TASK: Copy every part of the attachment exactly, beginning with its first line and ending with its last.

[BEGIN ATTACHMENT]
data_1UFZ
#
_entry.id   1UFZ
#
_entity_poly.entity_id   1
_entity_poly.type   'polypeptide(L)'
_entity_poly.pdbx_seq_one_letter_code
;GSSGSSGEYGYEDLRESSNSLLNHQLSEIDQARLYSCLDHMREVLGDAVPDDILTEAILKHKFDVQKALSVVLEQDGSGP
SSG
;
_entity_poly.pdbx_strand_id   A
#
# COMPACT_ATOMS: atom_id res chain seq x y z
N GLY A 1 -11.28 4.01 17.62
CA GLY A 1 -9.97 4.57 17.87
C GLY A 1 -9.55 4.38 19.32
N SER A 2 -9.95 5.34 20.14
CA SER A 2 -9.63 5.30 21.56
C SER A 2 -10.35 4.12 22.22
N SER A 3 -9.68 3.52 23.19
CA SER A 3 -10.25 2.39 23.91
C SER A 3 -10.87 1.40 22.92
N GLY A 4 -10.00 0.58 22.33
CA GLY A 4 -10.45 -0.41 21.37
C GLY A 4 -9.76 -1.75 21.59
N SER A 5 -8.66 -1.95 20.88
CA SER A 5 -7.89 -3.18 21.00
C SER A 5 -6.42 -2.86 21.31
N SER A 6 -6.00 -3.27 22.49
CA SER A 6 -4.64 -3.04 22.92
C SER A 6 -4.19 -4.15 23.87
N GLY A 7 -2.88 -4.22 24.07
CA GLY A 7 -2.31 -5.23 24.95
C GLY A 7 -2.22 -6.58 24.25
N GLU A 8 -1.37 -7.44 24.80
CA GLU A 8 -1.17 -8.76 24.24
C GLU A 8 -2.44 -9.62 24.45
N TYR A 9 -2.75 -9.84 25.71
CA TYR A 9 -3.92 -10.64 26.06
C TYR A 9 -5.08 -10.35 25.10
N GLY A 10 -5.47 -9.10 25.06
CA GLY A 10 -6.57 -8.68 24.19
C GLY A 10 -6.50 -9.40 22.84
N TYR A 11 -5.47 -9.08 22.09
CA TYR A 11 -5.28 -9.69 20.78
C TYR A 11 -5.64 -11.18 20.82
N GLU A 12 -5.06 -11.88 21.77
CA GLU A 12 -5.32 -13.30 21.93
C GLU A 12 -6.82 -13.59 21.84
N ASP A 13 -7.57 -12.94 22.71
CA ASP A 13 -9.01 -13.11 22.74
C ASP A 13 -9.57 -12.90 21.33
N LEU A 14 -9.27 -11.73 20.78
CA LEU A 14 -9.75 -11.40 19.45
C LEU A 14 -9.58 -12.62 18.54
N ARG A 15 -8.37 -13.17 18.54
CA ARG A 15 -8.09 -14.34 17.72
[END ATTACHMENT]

data_1UFZ
#
_entry.id   1UFZ
#
_entity_poly.entity_id   1
_entity_poly.type   'polypeptide(L)'
_entity_poly.pdbx_seq_one_letter_code
;GSSGSSGEYGYEDLRESSNSLLNHQLSEIDQARLYSCLDHMREVLGDAVPDDILTEAILKHKFDVQKALSVVLEQDGSGP
SSG
;
_entity_poly.pdbx_strand_id   A
#
# COMPACT_ATOMS: atom_id res chain seq x y z
N GLY A 1 -11.28 4.01 17.62
CA GLY A 1 -9.97 4.57 17.87
C GLY A 1 -9.55 4.38 19.32
N SER A 2 -9.95 5.34 20.14
CA SER A 2 -9.63 5.30 21.56
C SER A 2 -10.35 4.12 22.22
N SER A 3 -9.68 3.52 23.19
CA SER A 3 -10.25 2.39 23.91
C SER A 3 -10.87 1.40 22.92
N GLY A 4 -10.00 0.58 22.33
CA GLY A 4 -10.45 -0.41 21.37
C GLY A 4 -9.76 -1.75 21.59
N SER A 5 -8.66 -1.95 20.88
CA SER A 5 -7.89 -3.18 21.00
C SER A 5 -6.42 -2.86 21.31
N SER A 6 -6.00 -3.27 22.49
CA SER A 6 -4.64 -3.04 22.92
C SER A 6 -4.19 -4.15 23.87
N GLY A 7 -2.88 -4.22 24.07
CA GLY A 7 -2.31 -5.23 24.95
C GLY A 7 -2.22 -6.58 24.25
N GLU A 8 -1.37 -7.44 24.80
CA GLU A 8 -1.17 -8.76 24.24
C GLU A 8 -2.44 -9.62 24.45
N TYR A 9 -2.75 -9.84 25.71
CA TYR A 9 -3.92 -10.64 26.06
C TYR A 9 -5.08 -10.35 25.10
N GLY A 10 -5.47 -9.10 25.06
CA GLY A 10 -6.57 -8.68 24.19
C GLY A 10 -6.50 -9.40 22.84
N TYR A 11 -5.47 -9.08 22.09
CA TYR A 11 -5.28 -9.69 20.78
C TYR A 11 -5.64 -11.18 20.82
N GLU A 12 -5.06 -11.88 21.77
CA GLU A 12 -5.32 -13.30 21.93
C GLU A 12 -6.82 -13.59 21.84
N ASP A 13 -7.57 -12.94 22.71
CA ASP A 13 -9.01 -13.11 22.74
C ASP A 13 -9.57 -12.90 21.33
N LEU A 14 -9.27 -11.73 20.78
CA LEU A 14 -9.75 -11.40 19.45
C LEU A 14 -9.58 -12.62 18.54
N ARG A 15 -8.37 -13.17 18.54
CA ARG A 15 -8.09 -14.34 17.72